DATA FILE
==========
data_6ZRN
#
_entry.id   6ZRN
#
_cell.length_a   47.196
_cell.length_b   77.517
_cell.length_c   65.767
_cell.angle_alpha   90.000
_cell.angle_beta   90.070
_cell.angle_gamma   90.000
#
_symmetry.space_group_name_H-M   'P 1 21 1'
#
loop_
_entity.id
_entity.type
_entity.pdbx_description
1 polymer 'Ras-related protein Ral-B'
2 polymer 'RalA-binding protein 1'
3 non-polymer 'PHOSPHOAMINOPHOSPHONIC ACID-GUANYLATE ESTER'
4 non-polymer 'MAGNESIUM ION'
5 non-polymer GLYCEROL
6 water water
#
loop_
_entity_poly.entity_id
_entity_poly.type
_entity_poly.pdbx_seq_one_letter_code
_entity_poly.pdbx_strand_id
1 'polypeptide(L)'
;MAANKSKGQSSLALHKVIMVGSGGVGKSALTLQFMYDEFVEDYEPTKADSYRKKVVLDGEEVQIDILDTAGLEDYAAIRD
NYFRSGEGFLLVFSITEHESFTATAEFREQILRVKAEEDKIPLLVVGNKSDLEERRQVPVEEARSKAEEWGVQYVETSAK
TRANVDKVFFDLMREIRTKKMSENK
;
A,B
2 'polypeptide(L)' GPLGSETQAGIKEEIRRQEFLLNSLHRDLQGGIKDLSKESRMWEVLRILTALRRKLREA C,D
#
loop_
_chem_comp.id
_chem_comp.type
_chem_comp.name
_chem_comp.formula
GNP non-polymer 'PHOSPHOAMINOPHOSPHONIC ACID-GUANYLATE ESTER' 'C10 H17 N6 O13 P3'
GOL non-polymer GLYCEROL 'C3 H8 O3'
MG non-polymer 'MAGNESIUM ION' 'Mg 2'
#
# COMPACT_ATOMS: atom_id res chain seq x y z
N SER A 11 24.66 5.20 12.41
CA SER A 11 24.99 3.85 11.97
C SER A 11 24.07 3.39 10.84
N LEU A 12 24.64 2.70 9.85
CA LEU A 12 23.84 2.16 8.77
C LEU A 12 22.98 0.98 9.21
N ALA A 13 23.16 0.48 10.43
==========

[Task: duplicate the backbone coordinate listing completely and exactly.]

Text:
data_6ZRN
#
_entry.id   6ZRN
#
_cell.length_a   47.196
_cell.length_b   77.517
_cell.length_c   65.767
_cell.angle_alpha   90.000
_cell.angle_beta   90.070
_cell.angle_gamma   90.000
#
_symmetry.space_group_name_H-M   'P 1 21 1'
#
loop_
_entity.id
_entity.type
_entity.pdbx_description
1 polymer 'Ras-related protein Ral-B'
2 polymer 'RalA-binding protein 1'
3 non-polymer 'PHOSPHOAMINOPHOSPHONIC ACID-GUANYLATE ESTER'
4 non-polymer 'MAGNESIUM ION'
5 non-polymer GLYCEROL
6 water water
#
loop_
_entity_poly.entity_id
_entity_poly.type
_entity_poly.pdbx_seq_one_letter_code
_entity_poly.pdbx_strand_id
1 'polypeptide(L)'
;MAANKSKGQSSLALHKVIMVGSGGVGKSALTLQFMYDEFVEDYEPTKADSYRKKVVLDGEEVQIDILDTAGLEDYAAIRD
NYFRSGEGFLLVFSITEHESFTATAEFREQILRVKAEEDKIPLLVVGNKSDLEERRQVPVEEARSKAEEWGVQYVETSAK
TRANVDKVFFDLMREIRTKKMSENK
;
A,B
2 'polypeptide(L)' GPLGSETQAGIKEEIRRQEFLLNSLHRDLQGGIKDLSKESRMWEVLRILTALRRKLREA C,D
#
loop_
_chem_comp.id
_chem_comp.type
_chem_comp.name
_chem_comp.formula
GNP non-polymer 'PHOSPHOAMINOPHOSPHONIC ACID-GUANYLATE ESTER' 'C10 H17 N6 O13 P3'
GOL non-polymer GLYCEROL 'C3 H8 O3'
MG non-polymer 'MAGNESIUM ION' 'Mg 2'
#
# COMPACT_ATOMS: atom_id res chain seq x y z
N SER A 11 24.66 5.20 12.41
CA SER A 11 24.99 3.85 11.97
C SER A 11 24.07 3.39 10.84
N LEU A 12 24.64 2.70 9.85
CA LEU A 12 23.84 2.16 8.77
C LEU A 12 22.98 0.98 9.21
N ALA A 13 23.16 0.48 10.43